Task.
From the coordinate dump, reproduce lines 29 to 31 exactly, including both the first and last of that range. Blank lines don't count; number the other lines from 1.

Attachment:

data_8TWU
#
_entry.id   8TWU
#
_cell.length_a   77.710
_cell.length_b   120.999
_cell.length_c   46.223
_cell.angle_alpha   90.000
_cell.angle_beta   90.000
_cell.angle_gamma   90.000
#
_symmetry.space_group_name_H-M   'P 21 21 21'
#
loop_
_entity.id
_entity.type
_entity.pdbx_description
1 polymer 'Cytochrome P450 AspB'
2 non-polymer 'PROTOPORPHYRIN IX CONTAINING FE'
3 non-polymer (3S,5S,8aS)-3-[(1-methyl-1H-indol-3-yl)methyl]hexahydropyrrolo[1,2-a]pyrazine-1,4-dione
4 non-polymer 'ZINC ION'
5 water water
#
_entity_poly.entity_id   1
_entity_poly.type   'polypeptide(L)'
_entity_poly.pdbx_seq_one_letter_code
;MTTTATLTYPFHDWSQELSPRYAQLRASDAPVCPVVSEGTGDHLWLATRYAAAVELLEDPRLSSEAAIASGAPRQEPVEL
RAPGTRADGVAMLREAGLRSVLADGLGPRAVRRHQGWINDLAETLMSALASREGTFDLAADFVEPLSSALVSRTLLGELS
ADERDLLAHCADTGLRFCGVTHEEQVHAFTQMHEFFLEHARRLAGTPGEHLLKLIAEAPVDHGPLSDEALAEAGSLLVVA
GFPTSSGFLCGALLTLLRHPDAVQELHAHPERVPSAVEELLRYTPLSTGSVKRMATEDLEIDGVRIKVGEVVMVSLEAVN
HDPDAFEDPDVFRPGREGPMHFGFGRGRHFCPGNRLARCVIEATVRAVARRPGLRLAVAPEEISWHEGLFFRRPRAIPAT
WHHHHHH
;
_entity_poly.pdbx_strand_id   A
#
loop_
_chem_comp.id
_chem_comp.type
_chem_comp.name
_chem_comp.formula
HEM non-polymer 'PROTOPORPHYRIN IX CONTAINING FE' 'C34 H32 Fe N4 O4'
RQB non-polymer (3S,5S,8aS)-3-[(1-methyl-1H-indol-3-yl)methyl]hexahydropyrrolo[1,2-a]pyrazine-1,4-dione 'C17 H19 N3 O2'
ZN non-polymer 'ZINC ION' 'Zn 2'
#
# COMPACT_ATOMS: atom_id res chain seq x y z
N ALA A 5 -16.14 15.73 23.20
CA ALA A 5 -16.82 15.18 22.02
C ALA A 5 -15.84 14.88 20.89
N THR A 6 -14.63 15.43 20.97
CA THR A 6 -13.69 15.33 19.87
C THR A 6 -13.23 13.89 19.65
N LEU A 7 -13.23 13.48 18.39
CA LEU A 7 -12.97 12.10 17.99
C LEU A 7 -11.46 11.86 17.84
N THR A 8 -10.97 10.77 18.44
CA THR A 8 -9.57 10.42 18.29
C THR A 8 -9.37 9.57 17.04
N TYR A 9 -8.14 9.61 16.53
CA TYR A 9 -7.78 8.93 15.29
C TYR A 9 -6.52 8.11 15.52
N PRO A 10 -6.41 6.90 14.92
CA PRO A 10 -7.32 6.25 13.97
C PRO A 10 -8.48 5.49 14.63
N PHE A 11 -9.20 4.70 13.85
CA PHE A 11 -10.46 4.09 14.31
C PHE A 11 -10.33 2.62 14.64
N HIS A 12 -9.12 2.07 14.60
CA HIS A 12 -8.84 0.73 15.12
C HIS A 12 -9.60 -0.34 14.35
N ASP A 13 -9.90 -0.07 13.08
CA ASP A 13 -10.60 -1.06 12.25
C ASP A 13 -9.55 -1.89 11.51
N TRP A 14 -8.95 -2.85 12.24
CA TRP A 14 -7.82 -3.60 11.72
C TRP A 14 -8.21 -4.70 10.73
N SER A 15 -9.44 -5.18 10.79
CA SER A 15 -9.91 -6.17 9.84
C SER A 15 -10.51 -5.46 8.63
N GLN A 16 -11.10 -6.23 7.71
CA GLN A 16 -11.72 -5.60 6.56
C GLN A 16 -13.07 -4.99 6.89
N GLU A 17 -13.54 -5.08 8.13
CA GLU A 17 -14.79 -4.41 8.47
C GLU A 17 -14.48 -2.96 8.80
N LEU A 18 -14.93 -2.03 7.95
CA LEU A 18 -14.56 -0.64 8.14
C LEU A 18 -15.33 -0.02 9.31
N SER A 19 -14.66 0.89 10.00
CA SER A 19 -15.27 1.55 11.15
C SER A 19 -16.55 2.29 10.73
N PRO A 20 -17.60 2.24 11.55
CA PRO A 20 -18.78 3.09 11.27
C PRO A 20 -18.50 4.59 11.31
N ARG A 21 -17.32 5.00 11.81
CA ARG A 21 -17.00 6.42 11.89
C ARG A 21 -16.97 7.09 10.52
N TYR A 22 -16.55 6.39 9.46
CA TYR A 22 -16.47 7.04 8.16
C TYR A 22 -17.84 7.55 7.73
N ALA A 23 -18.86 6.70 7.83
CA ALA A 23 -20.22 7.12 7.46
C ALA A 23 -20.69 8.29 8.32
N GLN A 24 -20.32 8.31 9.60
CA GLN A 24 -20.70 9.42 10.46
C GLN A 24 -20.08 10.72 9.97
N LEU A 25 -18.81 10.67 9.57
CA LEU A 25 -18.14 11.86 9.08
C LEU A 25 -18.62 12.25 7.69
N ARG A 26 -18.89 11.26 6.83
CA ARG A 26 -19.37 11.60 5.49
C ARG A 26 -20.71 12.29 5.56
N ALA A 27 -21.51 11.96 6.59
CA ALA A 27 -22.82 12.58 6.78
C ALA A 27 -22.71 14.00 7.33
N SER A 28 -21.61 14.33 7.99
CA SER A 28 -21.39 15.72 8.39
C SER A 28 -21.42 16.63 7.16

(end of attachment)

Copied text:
ADERDLLAHCADTGLRFCGVTHEEQVHAFTQMHEFFLEHARRLAGTPGEHLLKLIAEAPVDHGPLSDEALAEAGSLLVVA
GFPTSSGFLCGALLTLLRHPDAVQELHAHPERVPSAVEELLRYTPLSTGSVKRMATEDLEIDGVRIKVGEVVMVSLEAVN
HDPDAFEDPDVFRPGREGPMHFGFGRGRHFCPGNRLARCVIEATVRAVARRPGLRLAVAPEEISWHEGLFFRRPRAIPAT